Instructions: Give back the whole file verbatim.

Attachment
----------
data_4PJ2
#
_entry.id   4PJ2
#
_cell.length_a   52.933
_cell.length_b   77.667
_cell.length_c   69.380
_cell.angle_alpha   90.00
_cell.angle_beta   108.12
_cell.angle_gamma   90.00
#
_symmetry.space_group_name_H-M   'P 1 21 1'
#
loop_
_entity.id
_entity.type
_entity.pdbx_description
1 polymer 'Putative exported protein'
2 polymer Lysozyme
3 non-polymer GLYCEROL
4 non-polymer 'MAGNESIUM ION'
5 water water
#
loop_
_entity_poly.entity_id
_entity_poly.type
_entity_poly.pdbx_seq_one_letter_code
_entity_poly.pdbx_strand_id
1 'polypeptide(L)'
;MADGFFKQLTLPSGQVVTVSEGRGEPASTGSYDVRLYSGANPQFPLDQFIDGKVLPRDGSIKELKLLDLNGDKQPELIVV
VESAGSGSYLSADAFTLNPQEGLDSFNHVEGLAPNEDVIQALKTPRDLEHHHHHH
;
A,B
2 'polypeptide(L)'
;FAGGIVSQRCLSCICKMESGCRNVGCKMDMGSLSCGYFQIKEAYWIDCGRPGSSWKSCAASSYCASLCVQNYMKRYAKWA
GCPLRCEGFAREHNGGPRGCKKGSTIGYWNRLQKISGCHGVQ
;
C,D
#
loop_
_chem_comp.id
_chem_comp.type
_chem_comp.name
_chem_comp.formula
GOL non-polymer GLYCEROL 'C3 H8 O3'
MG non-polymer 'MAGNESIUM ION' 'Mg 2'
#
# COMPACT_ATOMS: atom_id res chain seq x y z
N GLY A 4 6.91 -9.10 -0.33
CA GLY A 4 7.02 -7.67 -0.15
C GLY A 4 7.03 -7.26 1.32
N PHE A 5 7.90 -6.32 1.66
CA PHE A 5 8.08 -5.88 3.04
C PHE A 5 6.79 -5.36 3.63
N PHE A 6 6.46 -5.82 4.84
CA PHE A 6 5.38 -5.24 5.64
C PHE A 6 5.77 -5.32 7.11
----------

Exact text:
data_4PJ2
#
_entry.id   4PJ2
#
_cell.length_a   52.933
_cell.length_b   77.667
_cell.length_c   69.380
_cell.angle_alpha   90.00
_cell.angle_beta   108.12
_cell.angle_gamma   90.00
#
_symmetry.space_group_name_H-M   'P 1 21 1'
#
loop_
_entity.id
_entity.type
_entity.pdbx_description
1 polymer 'Putative exported protein'
2 polymer Lysozyme
3 non-polymer GLYCEROL
4 non-polymer 'MAGNESIUM ION'
5 water water
#
loop_
_entity_poly.entity_id
_entity_poly.type
_entity_poly.pdbx_seq_one_letter_code
_entity_poly.pdbx_strand_id
1 'polypeptide(L)'
;MADGFFKQLTLPSGQVVTVSEGRGEPASTGSYDVRLYSGANPQFPLDQFIDGKVLPRDGSIKELKLLDLNGDKQPELIVV
VESAGSGSYLSADAFTLNPQEGLDSFNHVEGLAPNEDVIQALKTPRDLEHHHHHH
;
A,B
2 'polypeptide(L)'
;FAGGIVSQRCLSCICKMESGCRNVGCKMDMGSLSCGYFQIKEAYWIDCGRPGSSWKSCAASSYCASLCVQNYMKRYAKWA
GCPLRCEGFAREHNGGPRGCKKGSTIGYWNRLQKISGCHGVQ
;
C,D
#
loop_
_chem_comp.id
_chem_comp.type
_chem_comp.name
_chem_comp.formula
GOL non-polymer GLYCEROL 'C3 H8 O3'
MG non-polymer 'MAGNESIUM ION' 'Mg 2'
#
# COMPACT_ATOMS: atom_id res chain seq x y z
N GLY A 4 6.91 -9.10 -0.33
CA GLY A 4 7.02 -7.67 -0.15
C GLY A 4 7.03 -7.26 1.32
N PHE A 5 7.90 -6.32 1.66
CA PHE A 5 8.08 -5.88 3.04
C PHE A 5 6.79 -5.36 3.63
N PHE A 6 6.46 -5.82 4.84
CA PHE A 6 5.38 -5.24 5.64
C PHE A 6 5.77 -5.32 7.11